BALTIMORE — America’s Catholic bishops came together Monday to project an image of unity, after a Vatican meeting on the family unleashed an uproar over the direction of the church.
Last month’s gathering in Rome on more compassionately ministering to families featured open debate — alarming many traditional Catholics, who argued it would undermine public understanding of church teaching. Pope Francis encouraged a free exchange of ideas at the assembly, or synod, in contrast to previous years, when such events were tightly scripted.
At a meeting Monday in Baltimore, Archbishop Joseph Kurtz, president of the U.S. Conference of Catholic Bishops, signaled there was no conflict between a gentler approach and upholding church orthodoxy. Kurtz cited his home visits to parishioners, where he wouldn’t give them “a list of rules to follow firsthand,” but would instead “spend time with them trying to appreciate the good that I saw in their hearts,” before inviting them to follow Christ.
“Such an approach isn’t in opposition to church teachings. It’s an affirmation of them,” said Kurtz, who attended the Vatican gathering.
Cardinal Donald Wuerl of Washington, who also participated in the Vatican gathering, emphasized that last month’s meeting was only the start of a discussion before a larger gathering on the family next year, where bishops will more concretely advise the pope on developing any new church practices. New York Cardinal Timothy Dolan said the divisiveness he read in media accounts did not reflect the collegial discussion inside the event.
“It was a synod of consensus,” Dolan said. The pope, he said, has a God-given gift “for attentive listening.”
The bishops made the remarks at their fourth national meeting since Francis was elected. While many Catholics have praised Francis’ new emphasis on mercy over the culture wars, many theological conservatives have said Francis is failing to carry out his duty as defender of the faith. Some U.S. bishops have resisted turning their focus away from gay marriage, abortion and other contentious social issues to take up Francis’ focus on the poor, immigrants and those who feel unwelcome in the church.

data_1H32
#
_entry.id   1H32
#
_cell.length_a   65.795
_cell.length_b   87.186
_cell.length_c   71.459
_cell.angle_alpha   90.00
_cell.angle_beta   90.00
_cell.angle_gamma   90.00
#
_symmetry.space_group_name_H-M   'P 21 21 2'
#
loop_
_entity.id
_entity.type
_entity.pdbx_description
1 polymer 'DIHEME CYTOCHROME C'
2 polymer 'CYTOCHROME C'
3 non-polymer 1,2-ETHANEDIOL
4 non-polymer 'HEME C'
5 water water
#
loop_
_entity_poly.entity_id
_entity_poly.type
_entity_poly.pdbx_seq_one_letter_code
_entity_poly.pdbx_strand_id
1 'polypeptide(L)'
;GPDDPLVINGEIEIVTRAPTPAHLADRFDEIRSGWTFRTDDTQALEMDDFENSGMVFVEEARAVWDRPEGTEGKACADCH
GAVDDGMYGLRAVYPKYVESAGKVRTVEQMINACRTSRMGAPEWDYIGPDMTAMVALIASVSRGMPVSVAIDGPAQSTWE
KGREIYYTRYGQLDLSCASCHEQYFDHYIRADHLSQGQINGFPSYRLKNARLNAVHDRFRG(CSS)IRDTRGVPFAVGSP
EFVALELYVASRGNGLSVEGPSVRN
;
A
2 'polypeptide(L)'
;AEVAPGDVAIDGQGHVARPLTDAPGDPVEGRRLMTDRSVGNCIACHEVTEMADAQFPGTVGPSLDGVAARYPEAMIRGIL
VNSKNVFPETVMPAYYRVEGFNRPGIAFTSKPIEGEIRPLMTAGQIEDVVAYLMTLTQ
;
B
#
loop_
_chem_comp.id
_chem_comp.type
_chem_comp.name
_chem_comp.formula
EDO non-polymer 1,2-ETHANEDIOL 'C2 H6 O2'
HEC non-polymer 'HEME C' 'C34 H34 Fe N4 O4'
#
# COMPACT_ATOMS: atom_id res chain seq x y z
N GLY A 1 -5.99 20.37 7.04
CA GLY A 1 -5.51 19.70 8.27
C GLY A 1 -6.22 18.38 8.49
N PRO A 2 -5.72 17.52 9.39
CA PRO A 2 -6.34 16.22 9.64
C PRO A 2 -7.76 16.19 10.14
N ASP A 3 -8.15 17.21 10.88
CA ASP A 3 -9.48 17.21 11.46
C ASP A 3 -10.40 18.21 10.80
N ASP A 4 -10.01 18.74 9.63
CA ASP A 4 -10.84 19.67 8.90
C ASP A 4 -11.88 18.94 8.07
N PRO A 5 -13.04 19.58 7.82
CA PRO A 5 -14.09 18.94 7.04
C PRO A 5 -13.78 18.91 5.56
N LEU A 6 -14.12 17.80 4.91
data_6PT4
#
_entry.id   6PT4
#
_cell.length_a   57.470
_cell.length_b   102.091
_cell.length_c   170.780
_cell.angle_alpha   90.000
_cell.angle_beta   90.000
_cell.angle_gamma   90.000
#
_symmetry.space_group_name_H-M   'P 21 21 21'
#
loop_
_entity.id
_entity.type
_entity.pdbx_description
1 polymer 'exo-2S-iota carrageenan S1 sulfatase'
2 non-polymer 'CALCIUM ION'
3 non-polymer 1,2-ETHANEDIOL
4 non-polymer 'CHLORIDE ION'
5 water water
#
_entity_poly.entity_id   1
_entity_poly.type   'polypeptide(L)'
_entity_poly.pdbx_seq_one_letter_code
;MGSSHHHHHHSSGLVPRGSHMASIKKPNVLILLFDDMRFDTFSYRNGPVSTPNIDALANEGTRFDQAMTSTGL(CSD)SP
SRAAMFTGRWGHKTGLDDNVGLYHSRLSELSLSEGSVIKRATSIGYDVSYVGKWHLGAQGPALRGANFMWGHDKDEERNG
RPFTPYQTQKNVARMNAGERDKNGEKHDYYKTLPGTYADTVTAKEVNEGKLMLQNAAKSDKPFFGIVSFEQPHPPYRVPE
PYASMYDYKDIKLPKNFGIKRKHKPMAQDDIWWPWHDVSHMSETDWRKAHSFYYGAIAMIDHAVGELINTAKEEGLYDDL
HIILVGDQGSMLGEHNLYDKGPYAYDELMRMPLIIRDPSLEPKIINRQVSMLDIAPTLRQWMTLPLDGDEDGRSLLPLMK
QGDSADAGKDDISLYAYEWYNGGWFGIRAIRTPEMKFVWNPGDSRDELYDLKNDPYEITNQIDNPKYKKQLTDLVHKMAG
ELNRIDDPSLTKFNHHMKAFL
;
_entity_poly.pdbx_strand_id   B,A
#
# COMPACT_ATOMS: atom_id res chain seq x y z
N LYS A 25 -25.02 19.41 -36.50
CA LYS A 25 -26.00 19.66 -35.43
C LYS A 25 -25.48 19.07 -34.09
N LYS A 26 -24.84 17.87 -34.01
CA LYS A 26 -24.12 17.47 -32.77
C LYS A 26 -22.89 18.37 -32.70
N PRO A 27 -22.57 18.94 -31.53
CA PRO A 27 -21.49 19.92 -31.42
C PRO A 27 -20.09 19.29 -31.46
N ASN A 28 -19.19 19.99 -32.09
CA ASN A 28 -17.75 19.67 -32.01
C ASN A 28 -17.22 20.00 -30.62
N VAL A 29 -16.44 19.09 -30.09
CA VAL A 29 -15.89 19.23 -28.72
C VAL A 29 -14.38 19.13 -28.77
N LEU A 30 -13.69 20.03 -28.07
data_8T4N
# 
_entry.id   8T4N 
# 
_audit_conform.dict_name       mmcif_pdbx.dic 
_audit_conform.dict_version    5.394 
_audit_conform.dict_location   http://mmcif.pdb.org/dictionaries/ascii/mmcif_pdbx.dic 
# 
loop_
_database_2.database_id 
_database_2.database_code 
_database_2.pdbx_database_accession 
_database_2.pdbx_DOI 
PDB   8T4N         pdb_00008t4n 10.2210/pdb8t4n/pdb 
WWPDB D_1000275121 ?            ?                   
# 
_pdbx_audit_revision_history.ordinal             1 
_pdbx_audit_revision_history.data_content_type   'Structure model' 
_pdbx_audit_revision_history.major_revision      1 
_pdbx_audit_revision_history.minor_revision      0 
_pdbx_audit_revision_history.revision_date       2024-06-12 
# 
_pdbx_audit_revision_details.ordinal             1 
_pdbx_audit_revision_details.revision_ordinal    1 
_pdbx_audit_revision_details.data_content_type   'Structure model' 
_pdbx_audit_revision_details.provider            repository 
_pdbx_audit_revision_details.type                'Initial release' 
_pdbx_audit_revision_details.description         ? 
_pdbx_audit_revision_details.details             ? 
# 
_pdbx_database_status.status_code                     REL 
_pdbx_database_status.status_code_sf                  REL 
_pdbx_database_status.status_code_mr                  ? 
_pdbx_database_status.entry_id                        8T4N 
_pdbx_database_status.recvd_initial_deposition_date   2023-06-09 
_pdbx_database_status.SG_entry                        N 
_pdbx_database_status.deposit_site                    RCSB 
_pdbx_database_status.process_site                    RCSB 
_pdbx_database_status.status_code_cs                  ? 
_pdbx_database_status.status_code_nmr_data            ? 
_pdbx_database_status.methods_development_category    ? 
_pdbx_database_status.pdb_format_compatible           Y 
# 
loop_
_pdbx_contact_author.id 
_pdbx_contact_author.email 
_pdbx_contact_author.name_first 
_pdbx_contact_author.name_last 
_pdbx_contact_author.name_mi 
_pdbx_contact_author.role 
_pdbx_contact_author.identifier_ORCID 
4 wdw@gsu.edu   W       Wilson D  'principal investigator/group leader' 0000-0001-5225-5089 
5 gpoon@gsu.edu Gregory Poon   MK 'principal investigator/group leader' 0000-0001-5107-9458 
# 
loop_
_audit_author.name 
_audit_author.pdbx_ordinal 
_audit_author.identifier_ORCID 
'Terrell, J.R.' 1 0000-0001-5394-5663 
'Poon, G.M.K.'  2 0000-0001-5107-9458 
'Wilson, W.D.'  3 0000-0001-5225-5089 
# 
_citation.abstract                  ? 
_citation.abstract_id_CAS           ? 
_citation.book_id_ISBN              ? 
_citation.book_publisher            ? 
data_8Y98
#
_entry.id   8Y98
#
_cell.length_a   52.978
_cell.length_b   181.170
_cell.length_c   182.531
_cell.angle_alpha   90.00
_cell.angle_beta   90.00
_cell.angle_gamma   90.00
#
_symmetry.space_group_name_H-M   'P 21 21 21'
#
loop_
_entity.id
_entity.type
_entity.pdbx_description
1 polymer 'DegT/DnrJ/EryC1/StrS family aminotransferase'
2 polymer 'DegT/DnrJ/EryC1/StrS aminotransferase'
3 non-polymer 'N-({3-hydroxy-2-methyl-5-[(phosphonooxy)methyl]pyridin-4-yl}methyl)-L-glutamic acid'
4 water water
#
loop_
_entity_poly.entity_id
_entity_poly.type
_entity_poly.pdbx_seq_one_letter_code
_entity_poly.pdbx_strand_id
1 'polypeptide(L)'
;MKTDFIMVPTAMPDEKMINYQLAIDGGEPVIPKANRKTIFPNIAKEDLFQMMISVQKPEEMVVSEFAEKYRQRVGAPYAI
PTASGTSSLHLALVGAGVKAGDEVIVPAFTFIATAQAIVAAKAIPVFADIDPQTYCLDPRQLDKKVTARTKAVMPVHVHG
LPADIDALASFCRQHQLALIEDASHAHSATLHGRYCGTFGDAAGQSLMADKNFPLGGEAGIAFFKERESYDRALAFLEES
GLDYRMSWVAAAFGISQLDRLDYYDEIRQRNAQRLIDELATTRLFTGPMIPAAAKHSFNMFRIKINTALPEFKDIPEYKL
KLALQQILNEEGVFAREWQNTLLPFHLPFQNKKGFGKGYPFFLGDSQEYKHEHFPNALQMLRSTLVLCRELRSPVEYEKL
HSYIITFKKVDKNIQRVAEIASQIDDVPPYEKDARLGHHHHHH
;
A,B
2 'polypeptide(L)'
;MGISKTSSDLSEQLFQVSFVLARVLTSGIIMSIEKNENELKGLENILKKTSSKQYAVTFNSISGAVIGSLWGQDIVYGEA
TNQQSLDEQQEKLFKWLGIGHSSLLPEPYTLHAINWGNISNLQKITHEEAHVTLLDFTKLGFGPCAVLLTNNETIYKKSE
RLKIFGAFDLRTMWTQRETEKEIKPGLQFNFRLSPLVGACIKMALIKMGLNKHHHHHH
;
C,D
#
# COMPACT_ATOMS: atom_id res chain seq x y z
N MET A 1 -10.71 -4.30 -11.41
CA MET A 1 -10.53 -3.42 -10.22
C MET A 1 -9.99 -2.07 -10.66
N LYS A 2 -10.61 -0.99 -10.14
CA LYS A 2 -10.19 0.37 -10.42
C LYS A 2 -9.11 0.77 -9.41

The papal ambassador to Washington, Archbishop Carlos Vigano, said in a wide-ranging speech bishops “must not be afraid to work with our Holy Father.”
The public sessions at the U.S. bishops’ meeting are focused on religious liberty, upholding marriage between a man and a woman, and moral issues in health care. In his speech, Kurtz said the bishops would continue to fight the Obama administration over the birth control coverage requirement in the Affordable Care Act, his signature health law. The administration has made several changes to accommodate the bishops’ concerns, but church leaders say the White House hasn’t gone far enough. Dozens of dioceses and Catholic nonprofits have sued over the mandate.
At the Rome gathering, tensions arose when Vatican officials released a mid-meeting report that contained language more welcoming to gays and people in civil heterosexual unions. The language was not included in the final report.
The Rev. Tom Rosica, a Vatican press office official for English-language media, attended the American bishops’ assembly. He said an in interview that Catholic church leaders and lay people, as well as those outside the church, are reacting strongly to the Vatican meeting because they aren’t accustomed to addressing issues the way Francis advocates.
“The pope made it clear doctrine would remain untouched,” Rosica said.
He said Francis “is traveling at high altitude,” above the backlash to his leadership, as he tries to revive discussion and move the church forward.
RACHEL ZOLL, AP Religion Writer